Sri Lanka’s apparel industry forayed into exports in the late 70s. This ushered in forex and recognition to the industry. Facilitated by the 200 Garment Factories Program, Sri Lanka expanded manufacturing across the country during the 90’s. This helped the country uplift its rural economies. As per a Knitting Industry report, its manufacturing evolved further in the last decade as it focused on end-to-end partnerships and complete customer solutions. However, the industry’s full potential is yet to be realised.
Known as a trusted partner within global supply chain of leading brands and retailers, Sri Lanka has witnessed significant disruption in its economy due to the pandemic. This has made its vision of elevating the country to an $8 billion global apparel hub by 2025 more criticals.
Aligning to changing trade scenario
Global apparel exports reached $493 billion in 2019. However, Sri Lanka’s contribution was just 1 per cent of this at $5.3 billion. The country now aspires to grow its apparel exports to $8 billion. Despite high labor costs and less export market access, the Sri Lankan apparel sector progressed by leveraging other sources of competitive advantages. The country is known to be a reliable and high quality apparel supplier, which has elevated its reputation and overall positioning amongst reputed global brands including Victoria’s Secret, Marks & Spencer, Boss, NIKE, Calvin Klein, GAP, Levi’s, Ralph Lauren, Lululemon, Calzedonia, Intimissimi and Tommy Hilfiger.
Unlike other regional counterparts, Sri Lanka’s apparel sector also attracts better professional talent. Many fabric manufacturers have established their factories within the country’s Free Trade Zones while labor-intensive apparel manufacturers have relocated to rural areas.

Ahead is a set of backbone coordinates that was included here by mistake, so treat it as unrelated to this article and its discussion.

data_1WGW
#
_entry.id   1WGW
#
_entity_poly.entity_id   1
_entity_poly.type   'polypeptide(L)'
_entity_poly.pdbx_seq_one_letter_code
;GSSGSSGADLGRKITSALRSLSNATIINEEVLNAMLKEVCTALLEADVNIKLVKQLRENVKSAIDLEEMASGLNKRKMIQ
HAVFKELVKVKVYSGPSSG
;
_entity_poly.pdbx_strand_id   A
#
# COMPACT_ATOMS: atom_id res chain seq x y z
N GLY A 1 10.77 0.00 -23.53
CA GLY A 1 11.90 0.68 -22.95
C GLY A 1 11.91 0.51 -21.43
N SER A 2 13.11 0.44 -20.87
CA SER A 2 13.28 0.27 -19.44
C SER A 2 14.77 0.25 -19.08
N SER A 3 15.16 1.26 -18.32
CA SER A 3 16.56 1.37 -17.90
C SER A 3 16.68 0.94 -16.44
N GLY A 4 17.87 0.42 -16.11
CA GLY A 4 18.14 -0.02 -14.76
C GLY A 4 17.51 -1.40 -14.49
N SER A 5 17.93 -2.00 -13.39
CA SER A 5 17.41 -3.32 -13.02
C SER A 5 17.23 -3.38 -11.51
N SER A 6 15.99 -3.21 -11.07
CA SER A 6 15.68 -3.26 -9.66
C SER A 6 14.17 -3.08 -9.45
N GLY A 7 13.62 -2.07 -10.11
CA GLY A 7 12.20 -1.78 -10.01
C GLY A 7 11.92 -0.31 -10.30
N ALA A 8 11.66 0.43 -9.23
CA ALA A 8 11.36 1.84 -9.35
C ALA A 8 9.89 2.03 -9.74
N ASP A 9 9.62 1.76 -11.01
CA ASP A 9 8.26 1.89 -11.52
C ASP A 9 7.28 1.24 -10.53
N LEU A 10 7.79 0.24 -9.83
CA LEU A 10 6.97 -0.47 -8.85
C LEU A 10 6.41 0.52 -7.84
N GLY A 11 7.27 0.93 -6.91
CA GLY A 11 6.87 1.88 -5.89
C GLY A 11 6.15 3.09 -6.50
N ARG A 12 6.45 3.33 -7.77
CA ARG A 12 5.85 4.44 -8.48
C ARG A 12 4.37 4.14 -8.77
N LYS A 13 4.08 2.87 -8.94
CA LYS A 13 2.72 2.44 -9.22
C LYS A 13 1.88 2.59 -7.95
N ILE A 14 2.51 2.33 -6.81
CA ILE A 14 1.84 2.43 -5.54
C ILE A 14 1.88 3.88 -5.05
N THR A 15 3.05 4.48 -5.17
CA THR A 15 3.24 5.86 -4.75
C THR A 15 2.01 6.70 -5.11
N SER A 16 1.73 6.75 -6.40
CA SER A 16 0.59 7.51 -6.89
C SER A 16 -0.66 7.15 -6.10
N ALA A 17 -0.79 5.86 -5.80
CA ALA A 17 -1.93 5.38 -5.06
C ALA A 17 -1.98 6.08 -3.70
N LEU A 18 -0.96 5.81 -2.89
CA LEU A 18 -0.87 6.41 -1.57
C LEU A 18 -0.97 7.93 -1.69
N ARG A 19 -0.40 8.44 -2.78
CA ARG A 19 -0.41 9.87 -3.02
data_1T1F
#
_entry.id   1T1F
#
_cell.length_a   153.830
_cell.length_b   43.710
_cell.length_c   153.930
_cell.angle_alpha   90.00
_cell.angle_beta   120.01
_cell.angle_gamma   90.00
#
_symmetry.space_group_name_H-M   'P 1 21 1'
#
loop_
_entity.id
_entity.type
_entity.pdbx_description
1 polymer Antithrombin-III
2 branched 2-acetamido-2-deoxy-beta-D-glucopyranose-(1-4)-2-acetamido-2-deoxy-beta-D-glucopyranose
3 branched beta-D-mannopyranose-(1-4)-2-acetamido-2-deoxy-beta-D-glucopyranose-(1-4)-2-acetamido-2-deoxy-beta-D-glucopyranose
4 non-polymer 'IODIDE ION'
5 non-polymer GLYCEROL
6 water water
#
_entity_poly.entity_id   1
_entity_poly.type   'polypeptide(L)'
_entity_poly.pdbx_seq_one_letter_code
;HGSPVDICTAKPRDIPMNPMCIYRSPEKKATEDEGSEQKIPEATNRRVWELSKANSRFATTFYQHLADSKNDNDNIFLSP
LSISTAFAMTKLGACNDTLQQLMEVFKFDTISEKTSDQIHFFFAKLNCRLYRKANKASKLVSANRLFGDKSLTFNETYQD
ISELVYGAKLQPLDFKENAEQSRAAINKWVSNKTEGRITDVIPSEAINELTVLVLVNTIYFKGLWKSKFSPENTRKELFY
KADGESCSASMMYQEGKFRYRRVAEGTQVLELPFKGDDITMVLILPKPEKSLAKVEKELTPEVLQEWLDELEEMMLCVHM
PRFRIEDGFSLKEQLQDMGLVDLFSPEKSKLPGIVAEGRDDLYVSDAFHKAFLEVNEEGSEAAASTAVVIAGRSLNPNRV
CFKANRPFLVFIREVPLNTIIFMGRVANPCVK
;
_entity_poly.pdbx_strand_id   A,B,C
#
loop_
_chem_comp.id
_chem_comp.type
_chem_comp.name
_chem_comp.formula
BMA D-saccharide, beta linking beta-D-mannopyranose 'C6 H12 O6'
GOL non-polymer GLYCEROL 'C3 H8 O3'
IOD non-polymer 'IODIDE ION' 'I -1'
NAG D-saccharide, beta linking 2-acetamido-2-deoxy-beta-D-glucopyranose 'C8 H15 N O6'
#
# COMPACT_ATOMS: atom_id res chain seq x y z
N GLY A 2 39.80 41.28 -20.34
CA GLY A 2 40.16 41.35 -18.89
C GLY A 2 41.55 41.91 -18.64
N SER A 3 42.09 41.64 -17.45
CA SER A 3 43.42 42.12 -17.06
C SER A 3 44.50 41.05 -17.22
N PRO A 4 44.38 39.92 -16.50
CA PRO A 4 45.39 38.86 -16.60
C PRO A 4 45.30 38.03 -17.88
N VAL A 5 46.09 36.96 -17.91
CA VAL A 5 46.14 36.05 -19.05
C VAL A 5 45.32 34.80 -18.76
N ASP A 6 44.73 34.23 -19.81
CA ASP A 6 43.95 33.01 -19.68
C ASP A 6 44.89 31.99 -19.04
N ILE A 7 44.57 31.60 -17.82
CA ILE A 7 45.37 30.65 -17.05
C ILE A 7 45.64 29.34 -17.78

While the Sri Lankan apparel sector is on its way to realize its true potential, it needs to leverage these strengths and align itself to changing trade shifts. With the political and economic tensions between the Far East and West increasing, a significant amount of trade is likely to shift away from China 2022 onwards. Sri Lanka’s policymakers including its industry umbrella organisation, the Joint Apparel Association Forum (JAAF), and its constituent associations, including the Sri Lanka Apparel Exporters Association (SLAEA), plan to facilitate this process of achieving the sector’s vision.
Conducive environment for innovation
To boost apparel exports, Sri Lanka needs to retain existing concessions under the EU and UK Generalized System of Preferences (GSP) Plus schemes while securing tariff reductions to other countries. The country’s needs to increase its export quota of eight million garment items per year to India, one of the fastest-growing regional economies.
Sri Lanka aims to evolve as an innovative apparel hub, it needs to create a safe and conducive environment for innovation by focusing on Intellectual Property and data protection laws. Similarly, it needs to reform its colonial-era labor laws and provide favorable policies and incentives for investments related to backward integration and automation.